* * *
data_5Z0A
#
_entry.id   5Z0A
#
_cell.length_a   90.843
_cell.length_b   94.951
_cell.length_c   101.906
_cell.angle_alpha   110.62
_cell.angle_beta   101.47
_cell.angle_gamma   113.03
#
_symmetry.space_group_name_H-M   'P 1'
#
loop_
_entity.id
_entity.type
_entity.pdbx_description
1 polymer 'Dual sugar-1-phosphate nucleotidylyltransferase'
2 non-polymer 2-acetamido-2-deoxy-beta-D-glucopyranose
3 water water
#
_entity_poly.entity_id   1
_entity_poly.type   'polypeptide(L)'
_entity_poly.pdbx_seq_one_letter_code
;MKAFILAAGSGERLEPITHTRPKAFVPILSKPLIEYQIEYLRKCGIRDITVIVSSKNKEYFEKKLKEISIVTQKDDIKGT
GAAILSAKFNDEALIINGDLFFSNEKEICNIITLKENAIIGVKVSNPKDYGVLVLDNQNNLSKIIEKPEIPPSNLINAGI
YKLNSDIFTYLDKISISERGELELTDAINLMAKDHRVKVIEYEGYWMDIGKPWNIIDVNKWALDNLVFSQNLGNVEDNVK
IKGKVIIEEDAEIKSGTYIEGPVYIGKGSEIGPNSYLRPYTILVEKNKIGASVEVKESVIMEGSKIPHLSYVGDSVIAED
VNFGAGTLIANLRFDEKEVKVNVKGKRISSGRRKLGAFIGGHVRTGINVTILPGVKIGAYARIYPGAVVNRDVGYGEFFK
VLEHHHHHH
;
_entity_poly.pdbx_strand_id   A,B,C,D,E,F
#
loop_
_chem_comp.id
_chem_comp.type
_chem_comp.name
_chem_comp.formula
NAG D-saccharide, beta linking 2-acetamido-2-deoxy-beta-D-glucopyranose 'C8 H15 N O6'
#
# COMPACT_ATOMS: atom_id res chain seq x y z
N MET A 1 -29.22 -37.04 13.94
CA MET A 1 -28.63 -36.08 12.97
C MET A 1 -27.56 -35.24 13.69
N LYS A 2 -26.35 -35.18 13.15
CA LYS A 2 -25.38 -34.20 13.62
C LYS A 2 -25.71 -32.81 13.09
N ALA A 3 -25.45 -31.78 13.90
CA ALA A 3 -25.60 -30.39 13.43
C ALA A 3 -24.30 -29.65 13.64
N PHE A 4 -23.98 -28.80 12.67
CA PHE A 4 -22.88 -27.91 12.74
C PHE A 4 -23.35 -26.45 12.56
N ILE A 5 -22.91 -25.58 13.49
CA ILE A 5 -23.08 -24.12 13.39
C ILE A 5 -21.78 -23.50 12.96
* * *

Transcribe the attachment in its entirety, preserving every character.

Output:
data_5Z0A
#
_entry.id   5Z0A
#
_cell.length_a   90.843
_cell.length_b   94.951
_cell.length_c   101.906
_cell.angle_alpha   110.62
_cell.angle_beta   101.47
_cell.angle_gamma   113.03
#
_symmetry.space_group_name_H-M   'P 1'
#
loop_
_entity.id
_entity.type
_entity.pdbx_description
1 polymer 'Dual sugar-1-phosphate nucleotidylyltransferase'
2 non-polymer 2-acetamido-2-deoxy-beta-D-glucopyranose
3 water water
#
_entity_poly.entity_id   1
_entity_poly.type   'polypeptide(L)'
_entity_poly.pdbx_seq_one_letter_code
;MKAFILAAGSGERLEPITHTRPKAFVPILSKPLIEYQIEYLRKCGIRDITVIVSSKNKEYFEKKLKEISIVTQKDDIKGT
GAAILSAKFNDEALIINGDLFFSNEKEICNIITLKENAIIGVKVSNPKDYGVLVLDNQNNLSKIIEKPEIPPSNLINAGI
YKLNSDIFTYLDKISISERGELELTDAINLMAKDHRVKVIEYEGYWMDIGKPWNIIDVNKWALDNLVFSQNLGNVEDNVK
IKGKVIIEEDAEIKSGTYIEGPVYIGKGSEIGPNSYLRPYTILVEKNKIGASVEVKESVIMEGSKIPHLSYVGDSVIAED
VNFGAGTLIANLRFDEKEVKVNVKGKRISSGRRKLGAFIGGHVRTGINVTILPGVKIGAYARIYPGAVVNRDVGYGEFFK
VLEHHHHHH
;
_entity_poly.pdbx_strand_id   A,B,C,D,E,F
#
loop_
_chem_comp.id
_chem_comp.type
_chem_comp.name
_chem_comp.formula
NAG D-saccharide, beta linking 2-acetamido-2-deoxy-beta-D-glucopyranose 'C8 H15 N O6'
#
# COMPACT_ATOMS: atom_id res chain seq x y z
N MET A 1 -29.22 -37.04 13.94
CA MET A 1 -28.63 -36.08 12.97
C MET A 1 -27.56 -35.24 13.69
N LYS A 2 -26.35 -35.18 13.15
CA LYS A 2 -25.38 -34.20 13.62
C LYS A 2 -25.71 -32.81 13.09
N ALA A 3 -25.45 -31.78 13.90
CA ALA A 3 -25.60 -30.39 13.43
C ALA A 3 -24.30 -29.65 13.64
N PHE A 4 -23.98 -28.80 12.67
CA PHE A 4 -22.88 -27.91 12.74
C PHE A 4 -23.35 -26.45 12.56
N ILE A 5 -22.91 -25.58 13.49
CA ILE A 5 -23.08 -24.12 13.39
C ILE A 5 -21.78 -23.50 12.96